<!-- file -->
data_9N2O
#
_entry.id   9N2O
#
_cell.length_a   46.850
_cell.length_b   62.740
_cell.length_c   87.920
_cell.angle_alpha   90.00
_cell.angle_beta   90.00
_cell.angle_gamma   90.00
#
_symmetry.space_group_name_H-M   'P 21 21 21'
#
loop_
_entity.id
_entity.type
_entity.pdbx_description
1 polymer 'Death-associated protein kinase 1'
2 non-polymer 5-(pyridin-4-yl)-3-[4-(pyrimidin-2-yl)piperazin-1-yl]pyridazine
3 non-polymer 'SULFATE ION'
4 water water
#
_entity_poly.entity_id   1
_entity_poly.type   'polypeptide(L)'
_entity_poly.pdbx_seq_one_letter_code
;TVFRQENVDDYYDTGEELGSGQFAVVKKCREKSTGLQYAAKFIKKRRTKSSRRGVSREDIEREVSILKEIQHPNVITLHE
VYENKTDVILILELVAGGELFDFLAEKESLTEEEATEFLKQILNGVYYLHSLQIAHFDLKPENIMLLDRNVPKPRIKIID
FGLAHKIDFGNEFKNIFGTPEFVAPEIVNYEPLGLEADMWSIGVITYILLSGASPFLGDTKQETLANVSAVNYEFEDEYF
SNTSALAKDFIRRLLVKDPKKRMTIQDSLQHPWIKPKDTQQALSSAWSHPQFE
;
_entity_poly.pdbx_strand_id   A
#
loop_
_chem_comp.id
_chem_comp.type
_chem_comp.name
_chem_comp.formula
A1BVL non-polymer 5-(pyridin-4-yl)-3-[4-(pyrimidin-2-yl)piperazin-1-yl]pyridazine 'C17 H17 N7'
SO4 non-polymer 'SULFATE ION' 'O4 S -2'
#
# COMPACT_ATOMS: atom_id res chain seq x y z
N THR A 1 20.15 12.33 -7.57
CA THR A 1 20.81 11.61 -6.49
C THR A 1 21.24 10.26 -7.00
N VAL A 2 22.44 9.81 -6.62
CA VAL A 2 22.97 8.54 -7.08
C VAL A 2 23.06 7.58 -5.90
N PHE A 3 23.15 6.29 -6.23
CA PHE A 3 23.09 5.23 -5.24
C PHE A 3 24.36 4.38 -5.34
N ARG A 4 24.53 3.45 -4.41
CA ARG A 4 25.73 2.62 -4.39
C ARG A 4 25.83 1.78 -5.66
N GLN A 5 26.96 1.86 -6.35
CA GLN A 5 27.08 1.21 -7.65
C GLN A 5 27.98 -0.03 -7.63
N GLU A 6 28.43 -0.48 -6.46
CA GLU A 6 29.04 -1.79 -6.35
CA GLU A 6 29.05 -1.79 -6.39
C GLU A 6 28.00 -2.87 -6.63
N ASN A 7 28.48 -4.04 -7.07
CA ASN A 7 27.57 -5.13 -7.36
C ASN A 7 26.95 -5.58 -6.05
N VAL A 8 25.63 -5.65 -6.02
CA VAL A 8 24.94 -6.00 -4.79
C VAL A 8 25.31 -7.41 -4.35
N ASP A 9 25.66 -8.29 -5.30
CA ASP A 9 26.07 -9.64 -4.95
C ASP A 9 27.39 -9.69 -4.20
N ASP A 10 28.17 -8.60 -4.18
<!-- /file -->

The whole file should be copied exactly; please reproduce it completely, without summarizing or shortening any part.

data_9N2O
#
_entry.id   9N2O
#
_cell.length_a   46.850
_cell.length_b   62.740
_cell.length_c   87.920
_cell.angle_alpha   90.00
_cell.angle_beta   90.00
_cell.angle_gamma   90.00
#
_symmetry.space_group_name_H-M   'P 21 21 21'
#
loop_
_entity.id
_entity.type
_entity.pdbx_description
1 polymer 'Death-associated protein kinase 1'
2 non-polymer 5-(pyridin-4-yl)-3-[4-(pyrimidin-2-yl)piperazin-1-yl]pyridazine
3 non-polymer 'SULFATE ION'
4 water water
#
_entity_poly.entity_id   1
_entity_poly.type   'polypeptide(L)'
_entity_poly.pdbx_seq_one_letter_code
;TVFRQENVDDYYDTGEELGSGQFAVVKKCREKSTGLQYAAKFIKKRRTKSSRRGVSREDIEREVSILKEIQHPNVITLHE
VYENKTDVILILELVAGGELFDFLAEKESLTEEEATEFLKQILNGVYYLHSLQIAHFDLKPENIMLLDRNVPKPRIKIID
FGLAHKIDFGNEFKNIFGTPEFVAPEIVNYEPLGLEADMWSIGVITYILLSGASPFLGDTKQETLANVSAVNYEFEDEYF
SNTSALAKDFIRRLLVKDPKKRMTIQDSLQHPWIKPKDTQQALSSAWSHPQFE
;
_entity_poly.pdbx_strand_id   A
#
loop_
_chem_comp.id
_chem_comp.type
_chem_comp.name
_chem_comp.formula
A1BVL non-polymer 5-(pyridin-4-yl)-3-[4-(pyrimidin-2-yl)piperazin-1-yl]pyridazine 'C17 H17 N7'
SO4 non-polymer 'SULFATE ION' 'O4 S -2'
#
# COMPACT_ATOMS: atom_id res chain seq x y z
N THR A 1 20.15 12.33 -7.57
CA THR A 1 20.81 11.61 -6.49
C THR A 1 21.24 10.26 -7.00
N VAL A 2 22.44 9.81 -6.62
CA VAL A 2 22.97 8.54 -7.08
C VAL A 2 23.06 7.58 -5.90
N PHE A 3 23.15 6.29 -6.23
CA PHE A 3 23.09 5.23 -5.24
C PHE A 3 24.36 4.38 -5.34
N ARG A 4 24.53 3.45 -4.41
CA ARG A 4 25.73 2.62 -4.39
C ARG A 4 25.83 1.78 -5.66
N GLN A 5 26.96 1.86 -6.35
CA GLN A 5 27.08 1.21 -7.65
C GLN A 5 27.98 -0.03 -7.63
N GLU A 6 28.43 -0.48 -6.46
CA GLU A 6 29.04 -1.79 -6.35
CA GLU A 6 29.05 -1.79 -6.39
C GLU A 6 28.00 -2.87 -6.63
N ASN A 7 28.48 -4.04 -7.07
CA ASN A 7 27.57 -5.13 -7.36
C ASN A 7 26.95 -5.58 -6.05
N VAL A 8 25.63 -5.65 -6.02
CA VAL A 8 24.94 -6.00 -4.79
C VAL A 8 25.31 -7.41 -4.35
N ASP A 9 25.66 -8.29 -5.30
CA ASP A 9 26.07 -9.64 -4.95
C ASP A 9 27.39 -9.69 -4.20
N ASP A 10 28.17 -8.60 -4.18